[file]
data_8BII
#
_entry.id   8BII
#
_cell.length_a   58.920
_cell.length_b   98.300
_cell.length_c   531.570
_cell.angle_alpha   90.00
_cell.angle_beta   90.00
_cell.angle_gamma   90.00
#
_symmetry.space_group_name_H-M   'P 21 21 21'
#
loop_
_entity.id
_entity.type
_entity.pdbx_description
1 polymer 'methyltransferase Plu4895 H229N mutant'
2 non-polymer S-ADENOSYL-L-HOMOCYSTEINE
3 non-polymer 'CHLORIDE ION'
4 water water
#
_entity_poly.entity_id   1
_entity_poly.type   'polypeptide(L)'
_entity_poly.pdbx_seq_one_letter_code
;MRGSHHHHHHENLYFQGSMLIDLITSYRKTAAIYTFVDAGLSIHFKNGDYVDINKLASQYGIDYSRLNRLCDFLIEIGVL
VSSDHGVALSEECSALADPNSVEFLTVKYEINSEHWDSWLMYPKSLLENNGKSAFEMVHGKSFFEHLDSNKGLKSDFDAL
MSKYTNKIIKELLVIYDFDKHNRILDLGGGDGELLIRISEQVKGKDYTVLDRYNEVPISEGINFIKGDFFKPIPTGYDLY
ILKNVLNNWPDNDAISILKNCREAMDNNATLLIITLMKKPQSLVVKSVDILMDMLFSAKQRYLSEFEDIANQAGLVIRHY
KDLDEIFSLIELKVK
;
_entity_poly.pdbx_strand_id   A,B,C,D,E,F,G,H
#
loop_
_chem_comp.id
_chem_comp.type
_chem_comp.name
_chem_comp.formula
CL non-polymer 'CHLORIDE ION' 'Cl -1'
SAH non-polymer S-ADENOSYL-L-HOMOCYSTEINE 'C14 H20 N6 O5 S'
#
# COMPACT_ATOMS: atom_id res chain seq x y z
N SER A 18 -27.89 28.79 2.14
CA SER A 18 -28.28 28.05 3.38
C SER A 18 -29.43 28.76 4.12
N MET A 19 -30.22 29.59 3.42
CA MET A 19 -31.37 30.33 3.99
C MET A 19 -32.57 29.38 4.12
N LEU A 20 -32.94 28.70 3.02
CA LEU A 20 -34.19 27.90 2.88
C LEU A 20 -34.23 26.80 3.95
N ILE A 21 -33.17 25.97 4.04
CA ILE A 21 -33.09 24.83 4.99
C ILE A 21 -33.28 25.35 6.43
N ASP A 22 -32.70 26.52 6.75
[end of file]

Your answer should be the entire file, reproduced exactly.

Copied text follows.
data_8BII
#
_entry.id   8BII
#
_cell.length_a   58.920
_cell.length_b   98.300
_cell.length_c   531.570
_cell.angle_alpha   90.00
_cell.angle_beta   90.00
_cell.angle_gamma   90.00
#
_symmetry.space_group_name_H-M   'P 21 21 21'
#
loop_
_entity.id
_entity.type
_entity.pdbx_description
1 polymer 'methyltransferase Plu4895 H229N mutant'
2 non-polymer S-ADENOSYL-L-HOMOCYSTEINE
3 non-polymer 'CHLORIDE ION'
4 water water
#
_entity_poly.entity_id   1
_entity_poly.type   'polypeptide(L)'
_entity_poly.pdbx_seq_one_letter_code
;MRGSHHHHHHENLYFQGSMLIDLITSYRKTAAIYTFVDAGLSIHFKNGDYVDINKLASQYGIDYSRLNRLCDFLIEIGVL
VSSDHGVALSEECSALADPNSVEFLTVKYEINSEHWDSWLMYPKSLLENNGKSAFEMVHGKSFFEHLDSNKGLKSDFDAL
MSKYTNKIIKELLVIYDFDKHNRILDLGGGDGELLIRISEQVKGKDYTVLDRYNEVPISEGINFIKGDFFKPIPTGYDLY
ILKNVLNNWPDNDAISILKNCREAMDNNATLLIITLMKKPQSLVVKSVDILMDMLFSAKQRYLSEFEDIANQAGLVIRHY
KDLDEIFSLIELKVK
;
_entity_poly.pdbx_strand_id   A,B,C,D,E,F,G,H
#
loop_
_chem_comp.id
_chem_comp.type
_chem_comp.name
_chem_comp.formula
CL non-polymer 'CHLORIDE ION' 'Cl -1'
SAH non-polymer S-ADENOSYL-L-HOMOCYSTEINE 'C14 H20 N6 O5 S'
#
# COMPACT_ATOMS: atom_id res chain seq x y z
N SER A 18 -27.89 28.79 2.14
CA SER A 18 -28.28 28.05 3.38
C SER A 18 -29.43 28.76 4.12
N MET A 19 -30.22 29.59 3.42
CA MET A 19 -31.37 30.33 3.99
C MET A 19 -32.57 29.38 4.12
N LEU A 20 -32.94 28.70 3.02
CA LEU A 20 -34.19 27.90 2.88
C LEU A 20 -34.23 26.80 3.95
N ILE A 21 -33.17 25.97 4.04
CA ILE A 21 -33.09 24.83 4.99
C ILE A 21 -33.28 25.35 6.43
N ASP A 22 -32.70 26.52 6.75